As stated previously, the Food Directorate uses a Project Management and Reporting System as a repository of all its research projects. Within this system, in some instances, evidence was found for performance measures. However, there was no evidence of reports on progress based on these measures. The Health Products and Food Branch would benefit from analyzing progress and reporting against performance measures for its scientific research projects, and identifying areas for potential improvement.

As noted, the 2012-15 Strategic Plan, will direct the Branch's work to support three pillars: plans a modernized regulatory framework; operational excellence and a people agenda which should strengthen planning and reporting and use the best science to inform decisions. The Branch, through this process, aims to ensure the priorities remain relevant and effective by developing annual work plans and continuing to review the Plan and reporting on priorities through the operational planning and reporting processes incorporated in the Department's planning and performance reporting system.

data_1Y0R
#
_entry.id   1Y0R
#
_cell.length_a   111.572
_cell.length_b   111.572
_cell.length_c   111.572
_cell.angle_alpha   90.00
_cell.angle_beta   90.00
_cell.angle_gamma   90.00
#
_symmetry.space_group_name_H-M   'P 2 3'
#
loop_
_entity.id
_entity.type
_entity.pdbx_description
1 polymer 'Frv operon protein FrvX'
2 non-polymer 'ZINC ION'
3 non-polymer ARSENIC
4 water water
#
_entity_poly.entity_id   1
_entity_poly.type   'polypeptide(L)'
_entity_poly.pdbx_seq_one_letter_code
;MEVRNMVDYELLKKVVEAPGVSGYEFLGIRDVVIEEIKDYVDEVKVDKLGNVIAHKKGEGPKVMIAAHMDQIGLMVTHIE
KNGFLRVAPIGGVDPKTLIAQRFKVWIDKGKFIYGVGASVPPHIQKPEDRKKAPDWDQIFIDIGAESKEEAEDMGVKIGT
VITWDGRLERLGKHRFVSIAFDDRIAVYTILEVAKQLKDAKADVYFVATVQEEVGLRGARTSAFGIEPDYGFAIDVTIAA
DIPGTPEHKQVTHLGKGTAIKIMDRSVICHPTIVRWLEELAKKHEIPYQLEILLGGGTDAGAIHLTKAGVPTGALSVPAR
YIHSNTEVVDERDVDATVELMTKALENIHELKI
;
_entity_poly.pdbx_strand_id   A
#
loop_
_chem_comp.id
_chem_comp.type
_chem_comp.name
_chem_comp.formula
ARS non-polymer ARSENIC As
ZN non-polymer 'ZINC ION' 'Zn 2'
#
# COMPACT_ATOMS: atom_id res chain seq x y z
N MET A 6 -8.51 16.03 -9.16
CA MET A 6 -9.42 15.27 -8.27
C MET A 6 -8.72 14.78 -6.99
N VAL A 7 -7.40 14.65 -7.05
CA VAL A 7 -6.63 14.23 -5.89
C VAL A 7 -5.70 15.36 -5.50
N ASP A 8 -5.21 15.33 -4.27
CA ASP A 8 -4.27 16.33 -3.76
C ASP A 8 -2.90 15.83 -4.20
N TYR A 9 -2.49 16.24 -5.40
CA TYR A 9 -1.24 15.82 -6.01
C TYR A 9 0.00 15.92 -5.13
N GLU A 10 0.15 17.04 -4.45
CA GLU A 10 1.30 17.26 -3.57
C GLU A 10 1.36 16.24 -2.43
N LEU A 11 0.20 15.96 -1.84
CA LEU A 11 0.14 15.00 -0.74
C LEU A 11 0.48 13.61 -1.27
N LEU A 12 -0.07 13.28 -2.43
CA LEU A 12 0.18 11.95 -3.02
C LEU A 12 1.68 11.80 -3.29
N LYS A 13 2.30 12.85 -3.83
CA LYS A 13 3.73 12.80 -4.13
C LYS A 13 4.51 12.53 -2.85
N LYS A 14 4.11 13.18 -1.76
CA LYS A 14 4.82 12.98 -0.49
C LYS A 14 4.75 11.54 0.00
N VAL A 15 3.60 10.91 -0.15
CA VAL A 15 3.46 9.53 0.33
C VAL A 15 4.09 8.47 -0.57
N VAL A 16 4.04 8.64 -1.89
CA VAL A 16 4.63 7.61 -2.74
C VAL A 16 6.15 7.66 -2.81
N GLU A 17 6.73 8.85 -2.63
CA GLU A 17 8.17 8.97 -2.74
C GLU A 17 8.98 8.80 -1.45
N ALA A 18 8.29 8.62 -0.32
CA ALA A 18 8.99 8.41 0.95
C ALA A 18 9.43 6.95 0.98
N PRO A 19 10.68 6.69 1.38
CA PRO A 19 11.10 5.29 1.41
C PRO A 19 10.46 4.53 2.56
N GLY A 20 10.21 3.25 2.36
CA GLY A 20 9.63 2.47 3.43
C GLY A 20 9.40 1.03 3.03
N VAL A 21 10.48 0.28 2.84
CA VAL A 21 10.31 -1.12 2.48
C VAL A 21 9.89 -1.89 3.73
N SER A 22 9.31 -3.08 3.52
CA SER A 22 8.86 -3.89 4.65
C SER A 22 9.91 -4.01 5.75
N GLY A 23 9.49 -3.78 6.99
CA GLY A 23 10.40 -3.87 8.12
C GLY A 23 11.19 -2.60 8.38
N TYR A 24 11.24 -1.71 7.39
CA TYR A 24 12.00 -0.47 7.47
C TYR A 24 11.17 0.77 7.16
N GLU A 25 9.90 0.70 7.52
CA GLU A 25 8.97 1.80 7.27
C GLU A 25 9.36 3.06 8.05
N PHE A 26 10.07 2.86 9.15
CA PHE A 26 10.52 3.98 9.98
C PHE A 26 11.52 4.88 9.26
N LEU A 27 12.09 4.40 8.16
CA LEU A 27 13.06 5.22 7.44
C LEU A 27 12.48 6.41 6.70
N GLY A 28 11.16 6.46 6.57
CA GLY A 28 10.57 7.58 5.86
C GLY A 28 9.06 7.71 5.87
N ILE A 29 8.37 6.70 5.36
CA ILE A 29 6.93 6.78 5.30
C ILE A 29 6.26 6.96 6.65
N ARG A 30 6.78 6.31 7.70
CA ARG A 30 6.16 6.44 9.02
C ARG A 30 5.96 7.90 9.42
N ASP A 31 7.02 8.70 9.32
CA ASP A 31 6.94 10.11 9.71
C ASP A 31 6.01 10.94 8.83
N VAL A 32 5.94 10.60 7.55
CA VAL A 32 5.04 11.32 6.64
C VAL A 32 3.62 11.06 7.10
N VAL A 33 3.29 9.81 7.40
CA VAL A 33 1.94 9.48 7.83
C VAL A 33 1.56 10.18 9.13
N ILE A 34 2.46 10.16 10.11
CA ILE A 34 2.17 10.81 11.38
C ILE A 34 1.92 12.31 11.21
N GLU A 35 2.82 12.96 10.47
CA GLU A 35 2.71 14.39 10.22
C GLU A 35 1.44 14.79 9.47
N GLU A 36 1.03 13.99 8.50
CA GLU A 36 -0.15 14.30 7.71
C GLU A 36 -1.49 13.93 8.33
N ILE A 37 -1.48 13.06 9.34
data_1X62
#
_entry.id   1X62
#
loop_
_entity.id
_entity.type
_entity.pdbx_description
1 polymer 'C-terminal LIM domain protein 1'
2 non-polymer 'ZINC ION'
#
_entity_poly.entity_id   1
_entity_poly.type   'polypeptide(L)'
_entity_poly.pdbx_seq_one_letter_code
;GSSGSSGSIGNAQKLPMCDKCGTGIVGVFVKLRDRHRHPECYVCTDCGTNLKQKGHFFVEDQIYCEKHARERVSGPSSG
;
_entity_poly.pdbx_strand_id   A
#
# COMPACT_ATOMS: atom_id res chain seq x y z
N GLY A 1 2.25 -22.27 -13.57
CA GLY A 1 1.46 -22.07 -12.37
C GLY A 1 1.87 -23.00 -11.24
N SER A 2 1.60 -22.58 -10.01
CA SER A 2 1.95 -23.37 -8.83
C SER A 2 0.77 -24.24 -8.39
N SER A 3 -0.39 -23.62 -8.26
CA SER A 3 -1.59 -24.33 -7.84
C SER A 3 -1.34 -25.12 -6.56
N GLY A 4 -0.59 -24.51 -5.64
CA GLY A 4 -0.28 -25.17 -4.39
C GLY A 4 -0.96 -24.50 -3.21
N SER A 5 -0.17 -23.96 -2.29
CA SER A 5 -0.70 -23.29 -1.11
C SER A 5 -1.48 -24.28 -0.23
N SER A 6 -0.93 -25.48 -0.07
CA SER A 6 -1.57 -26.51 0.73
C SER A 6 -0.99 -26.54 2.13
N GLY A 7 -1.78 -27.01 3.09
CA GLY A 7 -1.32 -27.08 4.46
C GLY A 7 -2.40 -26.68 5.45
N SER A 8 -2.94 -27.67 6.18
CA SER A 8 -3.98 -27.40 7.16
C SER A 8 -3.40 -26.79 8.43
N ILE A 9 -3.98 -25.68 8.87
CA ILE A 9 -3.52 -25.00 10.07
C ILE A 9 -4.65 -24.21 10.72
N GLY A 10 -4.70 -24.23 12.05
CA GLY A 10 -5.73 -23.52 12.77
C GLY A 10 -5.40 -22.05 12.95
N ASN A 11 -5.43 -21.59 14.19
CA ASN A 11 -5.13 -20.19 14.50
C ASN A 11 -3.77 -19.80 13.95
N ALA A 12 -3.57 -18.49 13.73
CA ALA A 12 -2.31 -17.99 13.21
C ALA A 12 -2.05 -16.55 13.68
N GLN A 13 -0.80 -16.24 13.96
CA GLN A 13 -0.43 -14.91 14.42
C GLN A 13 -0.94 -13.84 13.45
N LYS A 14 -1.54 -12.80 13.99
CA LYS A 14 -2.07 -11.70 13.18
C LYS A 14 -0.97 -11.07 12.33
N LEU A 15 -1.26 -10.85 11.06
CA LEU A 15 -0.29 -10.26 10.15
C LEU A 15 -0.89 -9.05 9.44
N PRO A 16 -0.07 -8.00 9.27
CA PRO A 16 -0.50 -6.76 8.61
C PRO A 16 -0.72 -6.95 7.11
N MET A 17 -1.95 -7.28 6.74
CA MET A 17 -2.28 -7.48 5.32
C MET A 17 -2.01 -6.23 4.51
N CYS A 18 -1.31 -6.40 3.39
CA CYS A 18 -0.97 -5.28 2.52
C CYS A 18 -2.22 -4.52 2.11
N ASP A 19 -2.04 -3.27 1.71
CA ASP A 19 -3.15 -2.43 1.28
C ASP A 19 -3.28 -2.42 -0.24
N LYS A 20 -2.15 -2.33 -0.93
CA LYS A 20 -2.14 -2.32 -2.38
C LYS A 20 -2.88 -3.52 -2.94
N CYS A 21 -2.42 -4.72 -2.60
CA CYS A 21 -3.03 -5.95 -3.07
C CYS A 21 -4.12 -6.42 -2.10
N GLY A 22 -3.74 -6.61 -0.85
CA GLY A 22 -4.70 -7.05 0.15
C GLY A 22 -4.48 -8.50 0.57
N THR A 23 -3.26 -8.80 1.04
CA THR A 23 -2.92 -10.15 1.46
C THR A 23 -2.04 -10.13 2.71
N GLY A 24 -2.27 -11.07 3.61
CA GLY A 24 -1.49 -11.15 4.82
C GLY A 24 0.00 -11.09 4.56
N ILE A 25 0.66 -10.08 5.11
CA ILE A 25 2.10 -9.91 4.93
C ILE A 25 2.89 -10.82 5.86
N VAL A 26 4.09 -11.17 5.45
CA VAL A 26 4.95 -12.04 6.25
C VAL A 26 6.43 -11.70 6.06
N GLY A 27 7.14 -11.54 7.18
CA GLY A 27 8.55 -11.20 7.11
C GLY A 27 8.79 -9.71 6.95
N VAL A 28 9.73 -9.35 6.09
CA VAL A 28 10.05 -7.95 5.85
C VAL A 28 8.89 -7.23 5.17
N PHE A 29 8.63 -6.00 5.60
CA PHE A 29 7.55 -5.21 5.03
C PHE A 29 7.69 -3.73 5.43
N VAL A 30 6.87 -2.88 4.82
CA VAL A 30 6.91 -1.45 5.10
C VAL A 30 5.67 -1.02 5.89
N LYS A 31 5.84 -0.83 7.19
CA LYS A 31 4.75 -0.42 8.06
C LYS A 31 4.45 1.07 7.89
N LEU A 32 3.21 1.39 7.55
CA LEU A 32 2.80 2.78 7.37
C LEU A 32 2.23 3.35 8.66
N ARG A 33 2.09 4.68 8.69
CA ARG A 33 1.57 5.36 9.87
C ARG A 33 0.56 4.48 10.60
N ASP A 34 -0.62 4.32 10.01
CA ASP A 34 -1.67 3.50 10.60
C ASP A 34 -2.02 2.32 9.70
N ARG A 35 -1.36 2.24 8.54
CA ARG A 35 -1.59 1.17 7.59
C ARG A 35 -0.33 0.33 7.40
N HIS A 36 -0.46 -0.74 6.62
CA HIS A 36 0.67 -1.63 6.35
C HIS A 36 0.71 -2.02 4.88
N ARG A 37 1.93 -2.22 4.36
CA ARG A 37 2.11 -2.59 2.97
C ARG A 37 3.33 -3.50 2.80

Recommendation 3

It is recommended that the Assistant Deputy Minister, Health Products and Food Branch extend performance measures for all its scientific research.

Management response

Managementagrees with this recommendation.

The Health Products and Food Branchwill develop performance reporting for scientific research. Research metrics, including costs and budget will be discussed as part of the program approach through Partnership Executive Committee.

Scorecard - Health Products and Food Branch
Criterion Rating Conclusion Rec #
Governance
1.1 Governance structures NMO Enhance the governance model to better integrate the scientific research activity. 1
1.2 Planning NMI Food Directorate uses the Project Management Reporting System for the purposes of planning. The Biologics, Genetics and Therapies Directorate (BGTD) does not have a similar system for planning but has a lower volume of projects. 2